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Artificial Authenticity at Google I/O

Artificial Authenticity

The first day at Google I/O, I met Trevor: intelligent, handsome and brilliant blue eyes that lit up when we made eye contact.  The connection was undeniable.  He was also a charming conversationalist, but I noticed his speech patterns and body language were a bit off.  Yes, I realize developers often poke fun at their eccentric social skills, but this was beyond anything I had seen at other tech gatherings.  Every few minutes, Trevor’s bright eyes faded mid-sentence, his head dropped forward and he went mute.  A few seconds later, Trevor recovered.  He picked his head up, his eyes filled with that mesmerizing light and he continued speaking as if there were nothing out of the ordinary about his behavior.  Narcolepsy?  No, blame it on Moscone center’s poor connection.  Trevor’s real name was not Trevor.  It was QA1, a robot and not even a 3G robot. 

I returned to the conference the next day and ran into QA1 in the middle of a crowd of spectators entranced by that electric blue gaze.  I joined the crowd and noticed someone standing beside QA1 whose badge read: Trevor, CEO, Anybots.  Trevor was the man “behind the curtain” who spoke to me through QA1’s body the day before.  Speaking to Trevor was awkward, as if we had almost met before, although we had communicated only through QA1’s cameras and microphones.  The day before I was under the guise that I was speaking to a robot, and, oddly enough, I could accept that, but I could not transfer the relationship to the stranger/human being standing before me.

What does this story reveal other than the fact that I enjoy talking to anyone, robots included?  It demonstrates that connection, however futuristic or traditional it may be, is obviously dependent on authenticity, but authenticity is no longer obvious. Authenticity becomes increasingly complicated as we interact in many more ways both online and in real life (“IRL”).

I compare this to meeting Andy Wang at the same conference.  I had communicated with Andy for about a month on Twitter when Andy and I met for coffee.  We had never met IRL and know very little about each other, but the conversation flowed.  We discussed careers, our favorite sushi places and Slideology.  We also discussed how meeting IRL vastly improves future online communication.  Why?  I can anchor a physical experience to the online identity of the person behind the name/handle who was once simply an avatar.  The real world interaction reinforces our trust in the person the behind profile. That person becomes more authentic, because interpersonal chemistry, body language and other characteristics contribute to that individual’s identity.  Each of us walked away with a more complete mental profile.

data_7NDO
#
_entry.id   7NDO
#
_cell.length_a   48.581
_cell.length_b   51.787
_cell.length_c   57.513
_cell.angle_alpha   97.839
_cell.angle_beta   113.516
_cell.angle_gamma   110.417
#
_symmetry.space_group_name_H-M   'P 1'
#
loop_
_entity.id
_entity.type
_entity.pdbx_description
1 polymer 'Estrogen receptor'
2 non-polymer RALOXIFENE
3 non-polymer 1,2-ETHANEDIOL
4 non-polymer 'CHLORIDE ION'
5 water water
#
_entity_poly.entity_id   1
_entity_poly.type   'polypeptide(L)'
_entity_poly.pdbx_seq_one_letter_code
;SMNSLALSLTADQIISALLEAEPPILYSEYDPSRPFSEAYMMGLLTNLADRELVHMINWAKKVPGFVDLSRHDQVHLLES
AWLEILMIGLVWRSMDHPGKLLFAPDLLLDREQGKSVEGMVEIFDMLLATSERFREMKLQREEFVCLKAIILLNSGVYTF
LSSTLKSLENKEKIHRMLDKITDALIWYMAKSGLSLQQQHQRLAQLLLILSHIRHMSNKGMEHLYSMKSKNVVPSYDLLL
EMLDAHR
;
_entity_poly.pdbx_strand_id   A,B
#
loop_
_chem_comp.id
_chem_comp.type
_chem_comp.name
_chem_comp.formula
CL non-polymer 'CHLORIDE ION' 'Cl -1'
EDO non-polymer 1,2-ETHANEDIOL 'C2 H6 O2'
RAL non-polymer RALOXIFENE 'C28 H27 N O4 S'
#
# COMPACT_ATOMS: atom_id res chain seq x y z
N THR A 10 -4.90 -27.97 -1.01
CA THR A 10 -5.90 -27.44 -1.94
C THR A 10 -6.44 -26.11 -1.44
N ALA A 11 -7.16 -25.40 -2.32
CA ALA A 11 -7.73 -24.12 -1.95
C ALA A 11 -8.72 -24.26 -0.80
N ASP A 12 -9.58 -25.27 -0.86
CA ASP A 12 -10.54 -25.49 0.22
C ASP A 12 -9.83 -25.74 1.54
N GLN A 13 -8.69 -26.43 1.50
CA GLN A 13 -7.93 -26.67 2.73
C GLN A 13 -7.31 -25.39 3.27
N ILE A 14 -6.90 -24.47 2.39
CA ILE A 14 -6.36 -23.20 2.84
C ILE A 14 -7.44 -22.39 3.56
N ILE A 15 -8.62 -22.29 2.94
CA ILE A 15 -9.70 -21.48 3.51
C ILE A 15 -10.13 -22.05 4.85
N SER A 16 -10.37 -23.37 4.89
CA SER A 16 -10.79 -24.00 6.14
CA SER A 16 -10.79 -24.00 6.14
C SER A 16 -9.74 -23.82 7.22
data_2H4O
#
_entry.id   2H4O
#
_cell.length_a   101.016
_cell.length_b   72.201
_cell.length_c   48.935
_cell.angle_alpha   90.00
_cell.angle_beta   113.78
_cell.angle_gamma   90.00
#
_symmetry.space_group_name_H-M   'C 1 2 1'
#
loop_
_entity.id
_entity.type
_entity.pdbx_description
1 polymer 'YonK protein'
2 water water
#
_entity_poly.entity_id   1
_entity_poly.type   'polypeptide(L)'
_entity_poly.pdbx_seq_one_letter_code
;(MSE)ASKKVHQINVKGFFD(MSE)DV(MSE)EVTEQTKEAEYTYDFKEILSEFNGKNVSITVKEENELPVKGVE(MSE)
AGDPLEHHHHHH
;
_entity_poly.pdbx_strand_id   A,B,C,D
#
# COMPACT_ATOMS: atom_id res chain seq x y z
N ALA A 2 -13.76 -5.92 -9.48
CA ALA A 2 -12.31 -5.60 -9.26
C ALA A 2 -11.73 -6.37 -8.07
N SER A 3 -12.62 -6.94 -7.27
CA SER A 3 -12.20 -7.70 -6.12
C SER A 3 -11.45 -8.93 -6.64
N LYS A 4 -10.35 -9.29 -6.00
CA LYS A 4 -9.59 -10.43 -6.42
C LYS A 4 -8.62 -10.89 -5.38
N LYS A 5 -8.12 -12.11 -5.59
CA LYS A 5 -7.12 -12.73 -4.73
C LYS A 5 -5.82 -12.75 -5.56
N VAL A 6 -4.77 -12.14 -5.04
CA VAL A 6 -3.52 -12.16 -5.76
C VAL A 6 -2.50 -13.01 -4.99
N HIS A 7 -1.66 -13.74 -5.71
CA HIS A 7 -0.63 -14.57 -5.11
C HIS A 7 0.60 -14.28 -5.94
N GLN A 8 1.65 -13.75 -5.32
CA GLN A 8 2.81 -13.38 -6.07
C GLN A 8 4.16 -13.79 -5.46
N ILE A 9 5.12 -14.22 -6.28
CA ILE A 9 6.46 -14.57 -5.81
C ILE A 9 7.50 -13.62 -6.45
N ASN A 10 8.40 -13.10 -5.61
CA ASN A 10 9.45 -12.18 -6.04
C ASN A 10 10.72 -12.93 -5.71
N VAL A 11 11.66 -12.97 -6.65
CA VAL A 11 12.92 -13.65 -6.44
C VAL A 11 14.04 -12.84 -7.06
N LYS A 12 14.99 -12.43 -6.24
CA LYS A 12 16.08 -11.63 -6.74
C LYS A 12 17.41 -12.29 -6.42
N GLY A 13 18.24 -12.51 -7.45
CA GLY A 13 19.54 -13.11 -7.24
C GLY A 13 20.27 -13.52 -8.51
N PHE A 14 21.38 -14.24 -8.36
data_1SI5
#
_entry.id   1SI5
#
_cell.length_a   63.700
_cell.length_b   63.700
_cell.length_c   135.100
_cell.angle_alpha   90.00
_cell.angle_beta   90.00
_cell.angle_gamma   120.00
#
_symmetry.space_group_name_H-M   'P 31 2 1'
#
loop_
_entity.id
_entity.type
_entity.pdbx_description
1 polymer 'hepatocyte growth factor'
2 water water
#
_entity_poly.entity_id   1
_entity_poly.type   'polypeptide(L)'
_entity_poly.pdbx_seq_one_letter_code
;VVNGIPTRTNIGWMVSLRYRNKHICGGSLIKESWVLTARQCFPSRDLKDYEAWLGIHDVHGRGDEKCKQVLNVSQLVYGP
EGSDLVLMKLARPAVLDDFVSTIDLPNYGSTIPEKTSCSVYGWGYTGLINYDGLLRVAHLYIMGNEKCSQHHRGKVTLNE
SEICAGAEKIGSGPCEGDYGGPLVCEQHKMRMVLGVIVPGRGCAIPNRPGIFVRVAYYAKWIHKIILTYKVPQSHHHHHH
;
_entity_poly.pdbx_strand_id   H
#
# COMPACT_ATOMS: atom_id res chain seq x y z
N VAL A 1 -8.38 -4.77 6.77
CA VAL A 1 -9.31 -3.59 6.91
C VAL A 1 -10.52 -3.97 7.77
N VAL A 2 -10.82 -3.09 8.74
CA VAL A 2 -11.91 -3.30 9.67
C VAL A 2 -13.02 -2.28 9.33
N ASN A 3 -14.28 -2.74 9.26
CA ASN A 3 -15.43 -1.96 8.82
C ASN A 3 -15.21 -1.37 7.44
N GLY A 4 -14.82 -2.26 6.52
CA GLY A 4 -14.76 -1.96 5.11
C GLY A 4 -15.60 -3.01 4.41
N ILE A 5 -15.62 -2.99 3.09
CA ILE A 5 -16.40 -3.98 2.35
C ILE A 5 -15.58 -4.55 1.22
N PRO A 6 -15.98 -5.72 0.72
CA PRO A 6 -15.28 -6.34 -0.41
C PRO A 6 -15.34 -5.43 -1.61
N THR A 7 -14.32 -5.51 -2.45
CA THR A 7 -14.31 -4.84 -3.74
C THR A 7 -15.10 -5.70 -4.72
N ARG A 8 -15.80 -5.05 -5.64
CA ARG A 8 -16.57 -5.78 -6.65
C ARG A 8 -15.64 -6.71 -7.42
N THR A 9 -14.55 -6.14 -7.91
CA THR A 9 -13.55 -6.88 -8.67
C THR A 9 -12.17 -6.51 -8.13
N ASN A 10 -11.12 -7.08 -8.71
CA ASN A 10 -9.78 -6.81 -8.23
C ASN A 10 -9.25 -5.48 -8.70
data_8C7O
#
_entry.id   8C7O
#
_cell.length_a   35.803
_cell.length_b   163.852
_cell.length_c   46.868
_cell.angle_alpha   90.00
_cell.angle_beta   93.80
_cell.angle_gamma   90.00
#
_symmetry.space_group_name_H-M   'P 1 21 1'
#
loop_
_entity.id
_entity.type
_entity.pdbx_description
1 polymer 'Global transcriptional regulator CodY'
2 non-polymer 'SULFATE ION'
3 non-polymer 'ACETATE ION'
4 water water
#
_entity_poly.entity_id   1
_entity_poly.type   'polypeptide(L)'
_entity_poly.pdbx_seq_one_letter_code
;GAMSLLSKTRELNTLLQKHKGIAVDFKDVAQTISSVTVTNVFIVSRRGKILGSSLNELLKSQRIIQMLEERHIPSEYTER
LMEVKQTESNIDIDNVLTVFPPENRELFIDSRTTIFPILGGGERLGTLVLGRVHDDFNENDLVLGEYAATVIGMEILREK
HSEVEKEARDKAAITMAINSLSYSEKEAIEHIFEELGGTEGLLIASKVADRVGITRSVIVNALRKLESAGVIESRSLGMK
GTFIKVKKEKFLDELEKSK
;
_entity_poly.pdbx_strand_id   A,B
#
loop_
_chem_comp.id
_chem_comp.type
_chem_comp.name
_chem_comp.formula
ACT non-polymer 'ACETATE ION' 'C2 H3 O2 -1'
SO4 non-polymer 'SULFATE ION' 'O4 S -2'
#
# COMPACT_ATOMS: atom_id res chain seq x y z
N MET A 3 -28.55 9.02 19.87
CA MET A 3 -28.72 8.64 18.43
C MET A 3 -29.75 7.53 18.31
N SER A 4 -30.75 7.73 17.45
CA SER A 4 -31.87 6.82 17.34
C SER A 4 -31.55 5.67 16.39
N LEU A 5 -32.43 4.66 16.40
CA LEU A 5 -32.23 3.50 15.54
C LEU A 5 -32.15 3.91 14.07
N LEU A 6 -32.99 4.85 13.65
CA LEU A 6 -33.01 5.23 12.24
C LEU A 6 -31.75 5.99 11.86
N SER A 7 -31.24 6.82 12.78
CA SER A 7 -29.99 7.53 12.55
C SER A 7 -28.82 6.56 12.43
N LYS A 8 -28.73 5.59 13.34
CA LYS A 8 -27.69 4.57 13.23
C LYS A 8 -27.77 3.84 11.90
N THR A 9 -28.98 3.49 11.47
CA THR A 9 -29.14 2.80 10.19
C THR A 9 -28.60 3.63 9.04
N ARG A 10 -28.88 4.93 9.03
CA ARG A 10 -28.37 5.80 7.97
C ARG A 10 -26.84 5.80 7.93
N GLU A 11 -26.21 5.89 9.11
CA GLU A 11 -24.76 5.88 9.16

Nothing will ever replace human interaction IRL, no matter how rich the user experience or how far technology advances.  Accordingly, artificial intelligence will become more sophisticated and blur the line between humans and robots, but I will always know there is a man behind the curtain, and I prefer to speak directly to that man than to speak through his robotic counterpart.

  1. Jorge Jaime
    May 31, 2009 at 4:12 am

    Great post Liza, for sure there’s nothing like IRL meetings. That’s why I have a plan to go around the world to meet all the great people I get to chat with and communicate online. Being outside the US is a downside in that matter of course. But going to the importance of the human connection, there’s nothing like it, like feeling the attention, having the “bond” that builds when you meet IRL. It has to trigger some kind of chemicals in your brain and make it an awesome experience. I’ll love to know more about that process. Thanks for triggering yet another question i need to get answered.

  2. dan
    June 2, 2009 at 8:17 pm

    the great thing about IRL is that it happens all the time if we’re open to it. that’s why conventions and confabs work. that’s why the grocery store and the bus work, too. Forget charging your handheld – just catch someone’s eye and see what you’ve got in common. oh, and it was good chatting with you about raw chicken on the 38L!

  3. Ed Thompson
    June 4, 2009 at 4:27 pm

    I think this is a very interesting post. I looked up anybots and that stuff all looks like pretty exciting technology. We’re currently doing a lot of social media work to build a bit of support for our new site. It’s pretty hard work, but we’re enjoying the challenge. I think the authenticity problem is certainly a barrier for this kind of work, because you are essentially marketing or promoting something, which people are naturally suspicious about. The solution, it seems, is to be offering something that could genuinely be advantageous to them to know about – thus the promotion is not cynical or spammy, it’s authentic and shows knowledge and expertise in a particular field.

  4. Liza Sperling
    June 4, 2009 at 4:45 pm

    I am happy to see that what at first seemed like a silly little story is actually sparking a conversation. Malcolm recently emailed me some photos, which I will post for fun, but the real meat of this is perplexingly simple: What is real? Remember the Velveteen Rabbit?Sent from my Verizon Wireless BlackBerry

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